High School Sports

North Thurston’s new football coach is bringing a unique offense to the one of the state’s toughest leagues

Rainier High School football coach Terry Shaw shown at practice in 2016. The Mountaineers have opened 5-0 for the third consecutive season.
Rainier High School football coach Terry Shaw shown at practice in 2016. The Mountaineers have opened 5-0 for the third consecutive season. sbloom@theolympian.com

When Terry Shaw took over the football team at Class 2B Rainier High School in 2013, he knew there was no magical fix to turn the program’s fortunes around. So he focused on small things.

Making sure his players showed up to class, on time, every single day. Picking up after themselves in the lunchroom. Taking care of their equipment. Treating each other with respect.

“At Rainier, at first, it was difficult for some of the kids to take that,” Shaw said. “Once they figured out it was going to lead to something special, it wasn’t difficult to get them to buy in.”

The Mountaineers eventually became a contender in the Class 2B Central League, as well. Their best season was 2017 when Rainier went 7-3 and made the state tournament for the first time since 1991.

Now Shaw has a similar challenge at North Thurston; he was named the school’s head coach, replacing William Garrow, who coached the Rams the past three seasons.

North Thurston finished last place in the Class 3A South Sound Conference last season, finishing with a 2-7 overall record and an 0-7 mark in league play.

“The program has kind of fallen on hard times the last several years,” Shaw said. “It’s similar to Rainier when I took over there. Rainier had fallen on hard times and was in a place where they needed a culture shift and something to change and turn it around. That, for me, felt like familiar territory.”

Shaw, 41, also knows the district well, as he’s been a choir teacher at Timberline High School since 2001. He also teaches weight training at Timberline High.

When Shaw took over the choir program at Timberline, there were two choirs with around 35 kids. Now, the school has five choirs with around 160 students.

“People always think the combination of choir and football is really odd,” Shaw said. “But the concepts are very similar. It’s a group of people, there are subgroups within that larger group, and we’re all trying to reach that common goal.

“For choir, it’s making music together. In football, it’s getting these kids to be at their best when we get to game time. So whether it’s a game or a concert, it’s a very similar process, as far as how we get to those things.”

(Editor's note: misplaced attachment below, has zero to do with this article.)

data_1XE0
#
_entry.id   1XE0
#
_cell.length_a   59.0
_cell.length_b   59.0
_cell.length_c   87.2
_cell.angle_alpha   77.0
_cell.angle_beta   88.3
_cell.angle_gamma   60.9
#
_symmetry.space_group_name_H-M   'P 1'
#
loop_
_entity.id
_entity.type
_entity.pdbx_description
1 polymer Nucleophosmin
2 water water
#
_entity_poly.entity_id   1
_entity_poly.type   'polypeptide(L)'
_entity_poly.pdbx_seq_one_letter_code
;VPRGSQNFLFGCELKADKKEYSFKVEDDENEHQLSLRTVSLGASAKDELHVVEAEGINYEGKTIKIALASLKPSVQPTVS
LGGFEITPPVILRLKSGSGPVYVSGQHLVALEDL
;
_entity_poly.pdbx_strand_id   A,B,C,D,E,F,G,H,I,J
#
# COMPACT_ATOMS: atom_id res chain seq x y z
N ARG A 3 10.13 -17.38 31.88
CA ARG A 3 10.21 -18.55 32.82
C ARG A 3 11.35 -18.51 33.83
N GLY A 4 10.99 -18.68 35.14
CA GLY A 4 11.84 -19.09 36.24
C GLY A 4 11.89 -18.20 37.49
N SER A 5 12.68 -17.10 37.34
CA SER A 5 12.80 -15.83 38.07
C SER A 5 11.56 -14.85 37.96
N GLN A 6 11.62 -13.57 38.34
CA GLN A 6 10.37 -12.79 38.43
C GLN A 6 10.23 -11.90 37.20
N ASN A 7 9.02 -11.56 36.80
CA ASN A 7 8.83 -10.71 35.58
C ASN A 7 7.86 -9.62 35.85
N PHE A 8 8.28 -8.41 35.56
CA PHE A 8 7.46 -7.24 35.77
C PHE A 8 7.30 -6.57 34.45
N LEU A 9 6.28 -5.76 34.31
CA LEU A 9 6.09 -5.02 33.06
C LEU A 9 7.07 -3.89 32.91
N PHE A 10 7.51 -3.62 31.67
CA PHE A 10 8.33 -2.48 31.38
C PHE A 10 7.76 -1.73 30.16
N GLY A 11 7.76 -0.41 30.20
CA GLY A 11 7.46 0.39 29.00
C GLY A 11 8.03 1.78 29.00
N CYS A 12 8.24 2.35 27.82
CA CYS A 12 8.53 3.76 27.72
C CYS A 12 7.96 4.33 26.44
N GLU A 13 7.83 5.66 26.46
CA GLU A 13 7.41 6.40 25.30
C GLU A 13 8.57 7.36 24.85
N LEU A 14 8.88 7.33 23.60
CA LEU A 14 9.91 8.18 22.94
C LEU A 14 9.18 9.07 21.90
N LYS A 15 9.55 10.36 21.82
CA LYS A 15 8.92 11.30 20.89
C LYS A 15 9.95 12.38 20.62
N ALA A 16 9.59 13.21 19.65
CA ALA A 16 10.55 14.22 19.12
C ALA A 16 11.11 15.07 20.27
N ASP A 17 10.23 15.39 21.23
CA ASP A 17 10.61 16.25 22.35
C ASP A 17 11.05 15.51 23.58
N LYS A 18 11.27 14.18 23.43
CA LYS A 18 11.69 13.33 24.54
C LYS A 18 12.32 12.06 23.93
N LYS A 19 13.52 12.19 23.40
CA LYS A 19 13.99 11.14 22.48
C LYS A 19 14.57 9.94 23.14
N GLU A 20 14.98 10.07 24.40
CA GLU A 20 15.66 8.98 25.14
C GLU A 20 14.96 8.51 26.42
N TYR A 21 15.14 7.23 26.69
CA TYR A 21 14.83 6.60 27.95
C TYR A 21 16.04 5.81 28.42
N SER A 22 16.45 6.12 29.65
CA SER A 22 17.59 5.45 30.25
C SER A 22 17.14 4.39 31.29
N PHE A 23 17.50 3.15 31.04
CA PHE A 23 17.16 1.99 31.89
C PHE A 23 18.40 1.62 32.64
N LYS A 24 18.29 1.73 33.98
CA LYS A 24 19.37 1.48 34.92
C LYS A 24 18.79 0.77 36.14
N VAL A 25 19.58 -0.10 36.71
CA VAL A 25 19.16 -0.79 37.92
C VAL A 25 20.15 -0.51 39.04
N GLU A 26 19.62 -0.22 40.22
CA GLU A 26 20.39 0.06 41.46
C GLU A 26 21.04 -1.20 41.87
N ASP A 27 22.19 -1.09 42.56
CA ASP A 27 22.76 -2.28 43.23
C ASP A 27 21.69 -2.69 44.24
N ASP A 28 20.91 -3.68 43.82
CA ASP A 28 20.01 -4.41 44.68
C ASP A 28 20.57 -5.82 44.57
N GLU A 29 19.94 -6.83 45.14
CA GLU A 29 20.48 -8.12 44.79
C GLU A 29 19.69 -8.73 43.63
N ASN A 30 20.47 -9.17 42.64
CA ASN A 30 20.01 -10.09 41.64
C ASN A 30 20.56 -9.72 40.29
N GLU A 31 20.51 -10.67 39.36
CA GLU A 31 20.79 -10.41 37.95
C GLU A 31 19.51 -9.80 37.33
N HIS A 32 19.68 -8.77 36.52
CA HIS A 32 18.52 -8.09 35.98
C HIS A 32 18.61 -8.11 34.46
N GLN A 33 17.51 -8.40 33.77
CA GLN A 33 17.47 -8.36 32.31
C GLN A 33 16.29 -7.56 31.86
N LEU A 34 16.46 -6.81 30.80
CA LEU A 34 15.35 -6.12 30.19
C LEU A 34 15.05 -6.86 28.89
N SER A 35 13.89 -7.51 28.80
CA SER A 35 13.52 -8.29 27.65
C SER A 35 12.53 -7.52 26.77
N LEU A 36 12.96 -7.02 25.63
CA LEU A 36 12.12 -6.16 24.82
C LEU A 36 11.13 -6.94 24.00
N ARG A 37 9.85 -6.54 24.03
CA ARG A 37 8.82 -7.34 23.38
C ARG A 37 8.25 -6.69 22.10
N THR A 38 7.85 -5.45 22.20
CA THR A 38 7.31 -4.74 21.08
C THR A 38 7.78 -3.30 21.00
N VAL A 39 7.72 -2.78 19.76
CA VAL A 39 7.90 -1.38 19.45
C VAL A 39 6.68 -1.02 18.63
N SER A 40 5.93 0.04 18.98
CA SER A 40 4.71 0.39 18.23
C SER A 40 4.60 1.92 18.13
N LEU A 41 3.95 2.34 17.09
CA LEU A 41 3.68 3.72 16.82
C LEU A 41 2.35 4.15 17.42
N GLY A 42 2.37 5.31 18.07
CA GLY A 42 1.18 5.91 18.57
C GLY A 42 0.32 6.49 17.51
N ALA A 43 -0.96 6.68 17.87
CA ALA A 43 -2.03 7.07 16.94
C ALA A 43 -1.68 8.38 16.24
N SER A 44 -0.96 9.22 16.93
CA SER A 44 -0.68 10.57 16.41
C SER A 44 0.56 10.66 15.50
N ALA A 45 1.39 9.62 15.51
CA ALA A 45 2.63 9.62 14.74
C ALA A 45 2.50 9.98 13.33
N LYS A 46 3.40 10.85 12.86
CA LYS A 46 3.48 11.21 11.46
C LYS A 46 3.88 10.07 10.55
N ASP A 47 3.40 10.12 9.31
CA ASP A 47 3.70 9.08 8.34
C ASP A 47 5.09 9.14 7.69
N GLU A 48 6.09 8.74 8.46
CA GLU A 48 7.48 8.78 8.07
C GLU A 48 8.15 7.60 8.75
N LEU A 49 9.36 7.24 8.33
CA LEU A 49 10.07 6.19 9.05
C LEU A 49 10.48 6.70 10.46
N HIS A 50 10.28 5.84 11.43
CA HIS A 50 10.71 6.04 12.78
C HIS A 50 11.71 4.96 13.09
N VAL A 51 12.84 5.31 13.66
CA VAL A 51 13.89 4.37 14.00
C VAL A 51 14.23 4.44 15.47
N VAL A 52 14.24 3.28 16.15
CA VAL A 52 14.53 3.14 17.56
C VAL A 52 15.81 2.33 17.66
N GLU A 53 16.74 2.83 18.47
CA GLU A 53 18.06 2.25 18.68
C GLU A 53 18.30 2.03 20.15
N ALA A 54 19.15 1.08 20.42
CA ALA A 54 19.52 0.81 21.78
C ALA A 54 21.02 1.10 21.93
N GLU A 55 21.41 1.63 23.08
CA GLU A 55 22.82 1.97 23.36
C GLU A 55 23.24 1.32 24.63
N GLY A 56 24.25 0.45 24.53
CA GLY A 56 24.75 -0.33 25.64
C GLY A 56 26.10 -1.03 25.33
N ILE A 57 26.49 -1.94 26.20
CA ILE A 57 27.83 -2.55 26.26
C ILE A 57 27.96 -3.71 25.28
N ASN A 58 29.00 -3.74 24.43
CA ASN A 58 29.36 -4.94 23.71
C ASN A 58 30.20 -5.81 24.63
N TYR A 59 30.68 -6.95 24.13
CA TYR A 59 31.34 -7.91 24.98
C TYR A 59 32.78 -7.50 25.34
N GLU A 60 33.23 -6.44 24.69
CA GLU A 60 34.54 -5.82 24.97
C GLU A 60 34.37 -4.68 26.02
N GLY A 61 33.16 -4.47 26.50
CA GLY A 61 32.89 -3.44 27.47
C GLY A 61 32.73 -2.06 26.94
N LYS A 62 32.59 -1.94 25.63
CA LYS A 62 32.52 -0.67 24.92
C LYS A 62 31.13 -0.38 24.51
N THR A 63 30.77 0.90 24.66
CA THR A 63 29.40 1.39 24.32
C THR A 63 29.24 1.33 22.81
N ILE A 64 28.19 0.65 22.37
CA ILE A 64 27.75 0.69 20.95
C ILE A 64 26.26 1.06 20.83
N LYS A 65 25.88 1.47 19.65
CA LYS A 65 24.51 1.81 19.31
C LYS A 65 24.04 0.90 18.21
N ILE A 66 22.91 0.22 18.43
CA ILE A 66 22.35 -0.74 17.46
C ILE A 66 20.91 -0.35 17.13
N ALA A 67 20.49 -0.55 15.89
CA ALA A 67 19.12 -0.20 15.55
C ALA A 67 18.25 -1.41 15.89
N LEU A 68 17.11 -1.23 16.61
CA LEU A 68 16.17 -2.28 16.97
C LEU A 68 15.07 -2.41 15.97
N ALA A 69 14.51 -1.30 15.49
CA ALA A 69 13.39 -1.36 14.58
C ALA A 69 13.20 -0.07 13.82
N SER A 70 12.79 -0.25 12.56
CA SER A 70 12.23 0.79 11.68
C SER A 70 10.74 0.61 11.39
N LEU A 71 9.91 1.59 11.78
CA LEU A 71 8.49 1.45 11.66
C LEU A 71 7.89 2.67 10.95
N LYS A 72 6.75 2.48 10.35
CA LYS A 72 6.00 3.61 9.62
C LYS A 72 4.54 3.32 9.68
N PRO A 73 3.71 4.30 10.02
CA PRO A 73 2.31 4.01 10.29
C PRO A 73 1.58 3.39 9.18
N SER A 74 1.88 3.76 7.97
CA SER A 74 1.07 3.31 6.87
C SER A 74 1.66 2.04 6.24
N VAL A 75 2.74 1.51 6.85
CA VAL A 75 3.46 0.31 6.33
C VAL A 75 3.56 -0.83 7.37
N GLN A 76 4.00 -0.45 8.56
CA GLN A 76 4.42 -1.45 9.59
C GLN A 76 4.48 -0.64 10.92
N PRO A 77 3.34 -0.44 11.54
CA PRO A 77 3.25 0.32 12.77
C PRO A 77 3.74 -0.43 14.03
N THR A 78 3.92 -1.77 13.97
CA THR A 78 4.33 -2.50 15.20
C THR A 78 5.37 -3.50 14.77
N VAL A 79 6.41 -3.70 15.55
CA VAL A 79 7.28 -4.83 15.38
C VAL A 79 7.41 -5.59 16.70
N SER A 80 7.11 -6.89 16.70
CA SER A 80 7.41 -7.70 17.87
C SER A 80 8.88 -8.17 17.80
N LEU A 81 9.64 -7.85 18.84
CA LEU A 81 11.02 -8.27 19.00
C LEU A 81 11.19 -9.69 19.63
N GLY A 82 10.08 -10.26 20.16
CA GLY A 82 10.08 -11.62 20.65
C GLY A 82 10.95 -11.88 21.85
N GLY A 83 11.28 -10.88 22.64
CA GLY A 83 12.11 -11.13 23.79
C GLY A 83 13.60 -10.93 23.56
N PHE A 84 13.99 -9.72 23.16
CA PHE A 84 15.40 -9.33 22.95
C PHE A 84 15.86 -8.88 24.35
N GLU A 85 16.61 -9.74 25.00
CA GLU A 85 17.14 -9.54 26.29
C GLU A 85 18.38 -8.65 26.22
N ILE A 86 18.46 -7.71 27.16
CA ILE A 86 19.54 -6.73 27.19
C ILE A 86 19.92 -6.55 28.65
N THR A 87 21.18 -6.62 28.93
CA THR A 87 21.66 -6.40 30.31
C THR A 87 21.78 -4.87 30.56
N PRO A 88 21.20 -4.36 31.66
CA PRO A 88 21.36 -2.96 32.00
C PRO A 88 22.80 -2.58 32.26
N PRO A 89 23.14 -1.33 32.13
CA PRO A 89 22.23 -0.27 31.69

Shaw’s ability to spark change and turn things around made him an ideal candidate in the eyes of North Thurston athletic director Eddie Gentry.

“After spending some time with Coach Shaw, it’s evident that his positive energy, attention to detail and his overall commitment to our community will make him an excellent addition to NTHS athletics,” Gentry said. “He comes to us from Rainer where he’s spent the last six years building an outstanding program that has produced state playoff caliber teams on an annual basis.”

On the field, Shaw will be bringing the triple-option offense to North Thurston, which is somewhat unique in today’s age of spread, read-option offenses. Shaw will be the team’s offensive coordinator and play caller, while co-coordinators Calvin Hicks and Stuart Desrochers will be in charge of the defense.

Shaw, who also worked as an assistant coach at Timberline (2001-07), Northwest Christian (2008-10) and Olympia (2011-12), didn’t run the triple-option until he started coaching at Rainier. Interestingly enough, it wasn’t his first choice.

“I asked the athletic director there at the time, ‘What do we have down here in terms of talent?’” Shaw recalled.

The response: Quite honestly, not much.

“So I started thinking, what’s going to give us the best chance to succeed?” Shaw said. “I’ve coached high school football long enough to know really good QBs are hard to come by. ... If you put some athletes into the triple option, then you’re really flowing. It’s a fun offense to coach. It can be very difficult to stop, when it’s run correctly.”

Turning a high school football program around is already a challenge, but Shaw will be tasked with making the Rams a contender in what was one of the state’s best leagues last season. Three teams from the SSC (Timberline, Peninsula and Yelm) reached the state tournament quarterfinals.

“You want to be one of the best teams in the state, and to get there, you play in a league that has a bunch of really good teams in it,” Shaw said. “In the end, you’re battled tested, and that’s what you want for your players.”

While Shaw recognizes turning the program around may take some time, he’s eager to get started.

“We’re going to have a team that doesn’t quit,” Shaw said. “A team that plays hard, and a team that is going to get better as the season goes on. … As a coach, I want to see these kids grow and and realize their potential.”

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